'Damn the fellow! I shall lose my train! What's that? The address? Ginger Lane, behind Aldgate Station. My dispenser will give you written instructions how to get there. Rum sound to it, hey? Boynton-Leigh – that's the young lady's guardian – comes of a distinguished line of India nabobs. Indigo trade originally, I believe, but they have a finger in every pie. Where is that cab? He has a young son, too: Lance.'
'And Mrs Boynton-Leigh?'
'He's a widower: some chaps have all the luck. Oh! I'm dreadfully sorry, Mortimer! I didn't mean ... Why, here I am, preaching to you about tact, and all –'
'It is of no consequence, Ferraby. You were saying about Ginger Lane, the Boynton-Leigh ménage?'
'Ahem, yes. Well, seems Boynton-Leigh – you will be careful with him, too, Mortimer: Evangelical and all that – inherited the whole street from an old uncle, who was my father's patient. It used to be known as Boynton's Rents, back in Seventeen Hundred and Frozen Stiff! In fact, it's a rather fine old William-and-Mary terrace. Boynton-Leigh chose to come and live in Number One when he and his household came over from India. Sought seclusion from the wicked world, or something of the sort. It's a rum arrangement all round, but ours not to reason why. He knew his uncle had been my father's patient and asked to be put on my books when he arrived here about eighteen months ago.'
'And the son?'
'Lance. He's sixteen. Bit of a hothouse flower: back on compassionate leave, or whatever they have, from Dartmouth, on account of Miss Nancarrow's illness. He was sent to Dartmouth to have a man made of him. Uphill task, I should say.'
Just then there was a rattle at the foot of the steps.
'And not before time!' Ferraby exclaimed. He grabbed his Gladstone bag in one hand, shook mine with the other, and, with a cry of 'Good luck, old man!' scuttled down the steps and into the hansom. As the cab jerked into rapid motion, Ferraby's top-hatted head emerged from the window.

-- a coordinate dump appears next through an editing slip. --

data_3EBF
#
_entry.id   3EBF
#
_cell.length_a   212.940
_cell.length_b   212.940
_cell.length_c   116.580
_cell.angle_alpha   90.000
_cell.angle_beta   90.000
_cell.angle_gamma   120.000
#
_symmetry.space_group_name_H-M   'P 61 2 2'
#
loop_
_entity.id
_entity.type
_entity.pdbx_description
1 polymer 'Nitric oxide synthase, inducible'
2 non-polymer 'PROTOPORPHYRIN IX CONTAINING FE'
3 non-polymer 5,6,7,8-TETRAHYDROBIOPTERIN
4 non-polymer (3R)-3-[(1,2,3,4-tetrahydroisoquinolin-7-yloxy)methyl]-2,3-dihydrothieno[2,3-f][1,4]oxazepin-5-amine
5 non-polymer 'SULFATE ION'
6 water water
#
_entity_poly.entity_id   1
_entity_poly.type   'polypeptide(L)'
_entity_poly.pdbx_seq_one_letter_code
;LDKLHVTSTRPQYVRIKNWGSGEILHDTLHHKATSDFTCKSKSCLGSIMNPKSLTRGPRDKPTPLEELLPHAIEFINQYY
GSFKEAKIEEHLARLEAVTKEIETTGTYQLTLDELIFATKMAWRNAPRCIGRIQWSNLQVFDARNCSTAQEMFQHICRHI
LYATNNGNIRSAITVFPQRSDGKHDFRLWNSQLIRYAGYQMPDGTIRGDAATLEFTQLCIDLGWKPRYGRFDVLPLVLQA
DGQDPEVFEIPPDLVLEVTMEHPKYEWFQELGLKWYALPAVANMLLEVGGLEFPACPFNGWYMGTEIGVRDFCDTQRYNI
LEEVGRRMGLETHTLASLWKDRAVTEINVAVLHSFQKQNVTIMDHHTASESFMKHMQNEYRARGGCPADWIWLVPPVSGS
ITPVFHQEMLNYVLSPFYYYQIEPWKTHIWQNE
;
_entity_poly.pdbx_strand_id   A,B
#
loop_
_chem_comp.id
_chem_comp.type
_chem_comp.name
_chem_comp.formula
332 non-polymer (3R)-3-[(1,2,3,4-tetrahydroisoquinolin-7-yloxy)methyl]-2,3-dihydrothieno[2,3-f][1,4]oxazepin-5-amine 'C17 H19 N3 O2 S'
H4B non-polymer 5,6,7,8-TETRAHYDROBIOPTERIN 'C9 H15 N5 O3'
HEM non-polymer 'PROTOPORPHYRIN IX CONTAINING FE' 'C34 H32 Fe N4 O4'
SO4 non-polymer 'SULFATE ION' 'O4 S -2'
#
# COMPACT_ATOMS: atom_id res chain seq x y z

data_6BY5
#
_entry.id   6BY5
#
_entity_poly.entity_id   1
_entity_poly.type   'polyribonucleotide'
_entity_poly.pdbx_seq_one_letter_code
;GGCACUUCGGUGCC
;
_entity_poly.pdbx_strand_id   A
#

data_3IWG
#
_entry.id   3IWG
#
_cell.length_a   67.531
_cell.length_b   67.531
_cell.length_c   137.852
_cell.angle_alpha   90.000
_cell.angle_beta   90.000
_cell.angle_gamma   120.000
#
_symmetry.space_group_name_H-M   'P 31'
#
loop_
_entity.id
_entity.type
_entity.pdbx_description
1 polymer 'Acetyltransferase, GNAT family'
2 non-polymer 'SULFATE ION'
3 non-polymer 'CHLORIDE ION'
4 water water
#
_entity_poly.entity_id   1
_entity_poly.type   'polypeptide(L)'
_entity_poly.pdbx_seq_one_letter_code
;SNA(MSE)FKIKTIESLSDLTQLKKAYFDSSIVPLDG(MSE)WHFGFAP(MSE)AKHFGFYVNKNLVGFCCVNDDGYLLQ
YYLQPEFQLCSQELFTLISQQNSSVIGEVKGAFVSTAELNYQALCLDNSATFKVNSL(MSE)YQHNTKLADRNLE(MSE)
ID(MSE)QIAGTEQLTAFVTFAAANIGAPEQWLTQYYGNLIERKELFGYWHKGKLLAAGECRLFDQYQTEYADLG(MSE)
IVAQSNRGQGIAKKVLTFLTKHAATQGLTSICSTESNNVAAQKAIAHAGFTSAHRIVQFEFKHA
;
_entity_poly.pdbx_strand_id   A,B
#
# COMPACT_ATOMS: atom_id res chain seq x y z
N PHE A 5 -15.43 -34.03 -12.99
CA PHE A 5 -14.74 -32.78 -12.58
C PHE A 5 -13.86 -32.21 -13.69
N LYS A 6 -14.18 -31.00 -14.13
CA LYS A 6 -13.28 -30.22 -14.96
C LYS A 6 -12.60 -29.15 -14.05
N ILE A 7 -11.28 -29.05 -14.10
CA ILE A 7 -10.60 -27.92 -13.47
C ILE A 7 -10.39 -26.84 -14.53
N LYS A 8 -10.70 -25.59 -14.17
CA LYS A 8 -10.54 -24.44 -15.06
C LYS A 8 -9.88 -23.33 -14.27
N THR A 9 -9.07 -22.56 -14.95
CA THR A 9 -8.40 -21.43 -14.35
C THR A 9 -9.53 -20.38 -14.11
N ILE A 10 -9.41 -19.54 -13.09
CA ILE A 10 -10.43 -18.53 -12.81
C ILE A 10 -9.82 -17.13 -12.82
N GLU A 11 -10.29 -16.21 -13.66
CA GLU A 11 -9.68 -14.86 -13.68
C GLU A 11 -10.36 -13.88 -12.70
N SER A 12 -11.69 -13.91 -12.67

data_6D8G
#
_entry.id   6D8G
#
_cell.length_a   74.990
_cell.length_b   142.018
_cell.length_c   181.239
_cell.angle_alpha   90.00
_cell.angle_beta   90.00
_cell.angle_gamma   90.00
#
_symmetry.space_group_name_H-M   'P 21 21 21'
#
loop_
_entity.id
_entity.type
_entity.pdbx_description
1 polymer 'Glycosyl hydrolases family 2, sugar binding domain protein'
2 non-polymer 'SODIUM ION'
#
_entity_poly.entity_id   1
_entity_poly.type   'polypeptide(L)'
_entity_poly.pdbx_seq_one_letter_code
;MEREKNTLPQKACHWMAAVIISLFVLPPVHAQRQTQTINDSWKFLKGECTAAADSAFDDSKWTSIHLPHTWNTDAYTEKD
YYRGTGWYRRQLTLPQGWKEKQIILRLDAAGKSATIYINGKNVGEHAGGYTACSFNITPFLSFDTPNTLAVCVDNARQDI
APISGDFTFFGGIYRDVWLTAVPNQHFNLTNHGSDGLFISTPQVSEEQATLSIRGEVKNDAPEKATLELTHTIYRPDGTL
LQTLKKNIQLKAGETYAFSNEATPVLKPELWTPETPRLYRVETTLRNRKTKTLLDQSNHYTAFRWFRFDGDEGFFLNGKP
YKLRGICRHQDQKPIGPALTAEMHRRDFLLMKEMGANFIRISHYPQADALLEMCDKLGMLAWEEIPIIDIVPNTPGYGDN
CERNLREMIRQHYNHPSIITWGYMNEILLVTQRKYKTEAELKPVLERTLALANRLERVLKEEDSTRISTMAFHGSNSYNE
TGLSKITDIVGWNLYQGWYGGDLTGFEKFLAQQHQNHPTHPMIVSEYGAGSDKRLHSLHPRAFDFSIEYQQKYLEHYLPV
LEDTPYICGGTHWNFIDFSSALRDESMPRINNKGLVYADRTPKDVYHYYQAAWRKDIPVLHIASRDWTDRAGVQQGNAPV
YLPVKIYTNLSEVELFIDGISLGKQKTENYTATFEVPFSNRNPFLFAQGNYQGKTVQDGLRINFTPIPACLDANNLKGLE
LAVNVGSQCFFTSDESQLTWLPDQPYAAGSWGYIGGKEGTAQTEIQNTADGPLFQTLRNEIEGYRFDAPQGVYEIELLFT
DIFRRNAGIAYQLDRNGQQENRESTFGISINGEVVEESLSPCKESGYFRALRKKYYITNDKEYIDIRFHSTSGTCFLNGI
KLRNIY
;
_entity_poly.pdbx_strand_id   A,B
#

'Don't on any account give anything besides medicine to Miss Nancarrow, Mortimer!'
How flagrantly I was to disregard this curious advice!CHAPTER 2
At about twenty-to-six on that smoky, mild evening, I stepped out from the grimy portico of Mark Lane Station and made my way up Fenchurch Street to Aldgate Station, then turned up into Middlesex Street, which was as 'behind' the latter station as I could think of.
I had dismissed Ferraby's coach outside Gloucester Road Station a few minutes after five, as I had not wished to arrive outrageously late for my last appointment in the far East End, and had taken the five-seven train. Typically, in my hurry I had left my purse – along with the written instructions Ferraby's excellent dispenser had given me – on the counter of the station ticket-office. I had, however, heeded the coachman's dire warnings about carrying large sums on one's person in the East End, to the extent of entrusting my pocket book to him before entering the station.
The remark of my housemaster at Clifton came to mind: 'Your incorrigible woolgathering may land you in Queer Street ere long, Mortimer, but I fancy you'll see more of life than most of us do!'
Be that as it might, I had no more than the change from the purchase of my train ticket – fourpence-halfpenny – in my pocket when I left Mark Lane Station, so that, short of pledging my watch or hiring a hansom for the rest of the evening, a cab was out of the question. As the comings and goings of the local omnibuses were incomprehensible to me, it would have to be Shanks' Pony, then, and pretty briskly at that.
I soon reached the intersection with Wentworth Street and the neighbourhood took on a distinctly exotic air. I know the Hebrew alphabet through my interest in archaeology, and my rudimentary German enabled me to decipher the Yiddish invitation on the bill opposite me to come and enjoy a 'song, a laugh and a tear' at the East London Palace in Fieldgate Street. As I crossed the busy road, I pulled out my watch – when would I learn caution – and saw that I had just six minutes to be at my appointment in time.
'Ginger – G-I-N-G-E-R – Lane,' I repeated slowly to a plump lady who was selling old clothes from a barrow.
A shrug and a wry smile, then, in guttural English: 'Sorry.'
Then a little foxy-faced man in a shiny-visored cap, who was peddling pastry-rings from a wire rod. The same incomprehension, until I found the sense to hand him a silver threepenny-bit from my tiny budget and take one of his pastries off the ring. If you want to know the time, buy a watch!
'Right at the bottom!' the man said with a grin and a backward jerk of the head.
I walked briskly – four minutes left – down what turned out to be Cobb Street till, near the end and on the left, I saw what looked more like a gap in the wall than a public thoroughfare. I looked up at the faded street sign: GINGER LANE.